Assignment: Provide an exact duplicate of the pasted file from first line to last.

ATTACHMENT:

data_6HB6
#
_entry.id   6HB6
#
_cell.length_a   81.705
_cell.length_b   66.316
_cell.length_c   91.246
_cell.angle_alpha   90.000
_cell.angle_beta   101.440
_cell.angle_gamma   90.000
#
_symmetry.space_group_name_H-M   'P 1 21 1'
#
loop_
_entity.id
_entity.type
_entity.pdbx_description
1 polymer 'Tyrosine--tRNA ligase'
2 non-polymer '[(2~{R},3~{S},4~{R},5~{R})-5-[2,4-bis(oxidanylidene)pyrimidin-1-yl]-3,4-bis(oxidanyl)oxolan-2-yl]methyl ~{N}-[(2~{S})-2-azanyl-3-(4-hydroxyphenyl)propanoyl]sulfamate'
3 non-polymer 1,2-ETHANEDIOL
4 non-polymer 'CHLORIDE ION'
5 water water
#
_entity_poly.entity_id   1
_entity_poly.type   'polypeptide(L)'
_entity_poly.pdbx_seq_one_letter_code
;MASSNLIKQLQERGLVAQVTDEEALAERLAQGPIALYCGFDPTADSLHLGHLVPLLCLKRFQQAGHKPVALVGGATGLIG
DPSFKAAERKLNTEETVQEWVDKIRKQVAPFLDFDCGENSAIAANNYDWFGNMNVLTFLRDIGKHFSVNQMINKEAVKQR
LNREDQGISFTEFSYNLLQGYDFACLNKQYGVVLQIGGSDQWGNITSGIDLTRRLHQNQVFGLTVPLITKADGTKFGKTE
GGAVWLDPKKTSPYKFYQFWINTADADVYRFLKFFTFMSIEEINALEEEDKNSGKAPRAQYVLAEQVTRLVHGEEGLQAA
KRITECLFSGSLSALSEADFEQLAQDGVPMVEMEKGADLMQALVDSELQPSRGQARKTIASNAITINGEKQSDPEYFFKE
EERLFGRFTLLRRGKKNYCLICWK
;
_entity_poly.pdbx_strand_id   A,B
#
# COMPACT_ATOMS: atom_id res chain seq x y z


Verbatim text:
data_6HB6
#
_entry.id   6HB6
#
_cell.length_a   81.705
_cell.length_b   66.316
_cell.length_c   91.246
_cell.angle_alpha   90.000
_cell.angle_beta   101.440
_cell.angle_gamma   90.000
#
_symmetry.space_group_name_H-M   'P 1 21 1'
#
loop_
_entity.id
_entity.type
_entity.pdbx_description
1 polymer 'Tyrosine--tRNA ligase'
2 non-polymer '[(2~{R},3~{S},4~{R},5~{R})-5-[2,4-bis(oxidanylidene)pyrimidin-1-yl]-3,4-bis(oxidanyl)oxolan-2-yl]methyl ~{N}-[(2~{S})-2-azanyl-3-(4-hydroxyphenyl)propanoyl]sulfamate'
3 non-polymer 1,2-ETHANEDIOL
4 non-polymer 'CHLORIDE ION'
5 water water
#
_entity_poly.entity_id   1
_entity_poly.type   'polypeptide(L)'
_entity_poly.pdbx_seq_one_letter_code
;MASSNLIKQLQERGLVAQVTDEEALAERLAQGPIALYCGFDPTADSLHLGHLVPLLCLKRFQQAGHKPVALVGGATGLIG
DPSFKAAERKLNTEETVQEWVDKIRKQVAPFLDFDCGENSAIAANNYDWFGNMNVLTFLRDIGKHFSVNQMINKEAVKQR
LNREDQGISFTEFSYNLLQGYDFACLNKQYGVVLQIGGSDQWGNITSGIDLTRRLHQNQVFGLTVPLITKADGTKFGKTE
GGAVWLDPKKTSPYKFYQFWINTADADVYRFLKFFTFMSIEEINALEEEDKNSGKAPRAQYVLAEQVTRLVHGEEGLQAA
KRITECLFSGSLSALSEADFEQLAQDGVPMVEMEKGADLMQALVDSELQPSRGQARKTIASNAITINGEKQSDPEYFFKE
EERLFGRFTLLRRGKKNYCLICWK
;
_entity_poly.pdbx_strand_id   A,B
#
# COMPACT_ATOMS: atom_id res chain seq x y z